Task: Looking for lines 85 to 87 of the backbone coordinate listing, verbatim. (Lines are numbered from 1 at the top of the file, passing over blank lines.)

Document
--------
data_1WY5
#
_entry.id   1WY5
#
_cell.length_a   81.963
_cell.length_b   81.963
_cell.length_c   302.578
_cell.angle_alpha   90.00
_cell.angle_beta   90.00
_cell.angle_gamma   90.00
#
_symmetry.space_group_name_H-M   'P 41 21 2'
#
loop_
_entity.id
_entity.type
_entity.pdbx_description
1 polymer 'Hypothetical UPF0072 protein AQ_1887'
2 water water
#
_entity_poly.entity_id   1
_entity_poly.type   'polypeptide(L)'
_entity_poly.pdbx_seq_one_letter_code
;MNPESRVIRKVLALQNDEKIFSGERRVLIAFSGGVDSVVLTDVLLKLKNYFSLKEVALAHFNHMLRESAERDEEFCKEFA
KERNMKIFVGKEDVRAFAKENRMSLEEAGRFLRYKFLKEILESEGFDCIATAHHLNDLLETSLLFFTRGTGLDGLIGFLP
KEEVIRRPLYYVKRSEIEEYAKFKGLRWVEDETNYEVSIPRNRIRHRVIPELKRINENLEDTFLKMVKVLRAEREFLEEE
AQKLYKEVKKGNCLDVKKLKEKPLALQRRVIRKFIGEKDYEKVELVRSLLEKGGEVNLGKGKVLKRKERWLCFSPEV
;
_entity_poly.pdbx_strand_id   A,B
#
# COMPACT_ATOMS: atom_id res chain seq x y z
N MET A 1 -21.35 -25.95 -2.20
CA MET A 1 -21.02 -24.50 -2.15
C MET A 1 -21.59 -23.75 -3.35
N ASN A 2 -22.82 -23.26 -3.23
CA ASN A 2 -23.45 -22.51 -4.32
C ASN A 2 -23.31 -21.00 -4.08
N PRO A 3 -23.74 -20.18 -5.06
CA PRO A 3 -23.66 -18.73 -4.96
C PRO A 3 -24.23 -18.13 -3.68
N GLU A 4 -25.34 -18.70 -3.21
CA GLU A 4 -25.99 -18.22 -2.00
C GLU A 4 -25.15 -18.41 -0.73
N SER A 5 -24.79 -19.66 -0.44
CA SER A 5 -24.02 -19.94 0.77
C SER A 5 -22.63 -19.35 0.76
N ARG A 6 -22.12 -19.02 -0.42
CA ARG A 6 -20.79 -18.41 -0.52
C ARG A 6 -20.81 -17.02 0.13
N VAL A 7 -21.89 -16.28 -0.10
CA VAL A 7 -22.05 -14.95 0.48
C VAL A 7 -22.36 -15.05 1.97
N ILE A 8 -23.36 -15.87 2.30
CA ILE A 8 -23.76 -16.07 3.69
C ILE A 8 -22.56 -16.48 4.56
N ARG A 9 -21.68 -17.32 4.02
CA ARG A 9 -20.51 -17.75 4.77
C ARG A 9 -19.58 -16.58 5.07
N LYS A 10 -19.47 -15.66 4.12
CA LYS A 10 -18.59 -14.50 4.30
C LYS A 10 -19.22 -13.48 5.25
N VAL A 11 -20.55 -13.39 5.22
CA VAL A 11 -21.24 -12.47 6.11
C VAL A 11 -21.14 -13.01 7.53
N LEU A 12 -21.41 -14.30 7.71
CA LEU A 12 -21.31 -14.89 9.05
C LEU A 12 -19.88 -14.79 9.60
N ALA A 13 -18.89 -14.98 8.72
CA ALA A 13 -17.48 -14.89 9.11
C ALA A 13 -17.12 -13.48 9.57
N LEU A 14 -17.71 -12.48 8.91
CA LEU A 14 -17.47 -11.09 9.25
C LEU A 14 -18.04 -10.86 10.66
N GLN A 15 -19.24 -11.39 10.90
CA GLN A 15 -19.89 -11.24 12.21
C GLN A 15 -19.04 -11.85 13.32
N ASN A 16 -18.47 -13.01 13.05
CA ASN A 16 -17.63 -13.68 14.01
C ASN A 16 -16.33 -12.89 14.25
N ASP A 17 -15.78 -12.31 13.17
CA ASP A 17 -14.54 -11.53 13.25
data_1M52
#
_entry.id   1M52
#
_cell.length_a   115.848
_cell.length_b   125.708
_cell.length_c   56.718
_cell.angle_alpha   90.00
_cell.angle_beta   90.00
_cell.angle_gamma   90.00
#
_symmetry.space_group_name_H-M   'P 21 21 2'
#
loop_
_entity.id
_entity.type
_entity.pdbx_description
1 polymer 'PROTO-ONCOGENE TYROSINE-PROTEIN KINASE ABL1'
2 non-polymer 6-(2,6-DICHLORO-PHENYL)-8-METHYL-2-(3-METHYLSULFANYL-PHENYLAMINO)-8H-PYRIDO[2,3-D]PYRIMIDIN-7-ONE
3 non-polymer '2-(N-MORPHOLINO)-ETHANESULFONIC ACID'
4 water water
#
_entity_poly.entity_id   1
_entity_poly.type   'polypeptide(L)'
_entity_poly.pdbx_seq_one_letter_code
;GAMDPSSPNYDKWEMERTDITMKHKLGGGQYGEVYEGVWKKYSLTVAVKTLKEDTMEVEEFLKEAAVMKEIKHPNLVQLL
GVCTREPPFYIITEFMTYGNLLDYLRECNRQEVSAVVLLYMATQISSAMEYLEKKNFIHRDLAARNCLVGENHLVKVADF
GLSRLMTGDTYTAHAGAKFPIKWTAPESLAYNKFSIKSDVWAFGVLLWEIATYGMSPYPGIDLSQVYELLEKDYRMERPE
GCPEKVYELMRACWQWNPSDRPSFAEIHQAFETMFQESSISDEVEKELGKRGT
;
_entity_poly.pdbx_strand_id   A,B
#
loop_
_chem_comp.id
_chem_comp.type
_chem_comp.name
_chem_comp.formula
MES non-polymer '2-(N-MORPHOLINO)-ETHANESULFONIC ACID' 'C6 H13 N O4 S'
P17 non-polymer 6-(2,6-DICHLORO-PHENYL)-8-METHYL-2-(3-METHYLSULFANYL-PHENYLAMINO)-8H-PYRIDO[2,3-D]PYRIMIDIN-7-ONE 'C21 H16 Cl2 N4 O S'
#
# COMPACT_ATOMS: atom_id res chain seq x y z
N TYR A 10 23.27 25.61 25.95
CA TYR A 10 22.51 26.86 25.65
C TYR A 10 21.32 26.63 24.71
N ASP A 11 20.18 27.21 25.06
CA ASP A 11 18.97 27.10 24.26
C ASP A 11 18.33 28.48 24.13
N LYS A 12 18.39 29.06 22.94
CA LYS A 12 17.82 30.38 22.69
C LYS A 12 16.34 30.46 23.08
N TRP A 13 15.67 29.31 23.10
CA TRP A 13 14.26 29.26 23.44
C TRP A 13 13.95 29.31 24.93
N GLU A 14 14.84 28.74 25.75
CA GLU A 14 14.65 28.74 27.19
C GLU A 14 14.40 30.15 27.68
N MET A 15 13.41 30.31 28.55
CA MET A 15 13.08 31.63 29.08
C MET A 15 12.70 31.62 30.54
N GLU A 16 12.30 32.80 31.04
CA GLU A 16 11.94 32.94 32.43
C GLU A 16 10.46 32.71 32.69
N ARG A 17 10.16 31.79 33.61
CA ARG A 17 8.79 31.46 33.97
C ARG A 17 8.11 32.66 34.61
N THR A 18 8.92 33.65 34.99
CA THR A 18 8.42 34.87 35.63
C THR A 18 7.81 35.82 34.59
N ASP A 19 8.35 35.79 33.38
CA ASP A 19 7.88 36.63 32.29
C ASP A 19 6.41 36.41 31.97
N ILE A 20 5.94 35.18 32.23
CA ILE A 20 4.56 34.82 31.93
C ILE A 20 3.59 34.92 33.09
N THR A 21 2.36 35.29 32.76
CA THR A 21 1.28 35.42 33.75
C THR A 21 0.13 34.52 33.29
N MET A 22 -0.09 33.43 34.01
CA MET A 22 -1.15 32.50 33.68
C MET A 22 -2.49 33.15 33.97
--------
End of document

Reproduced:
#
_cell.length_a   115.848
_cell.length_b   125.708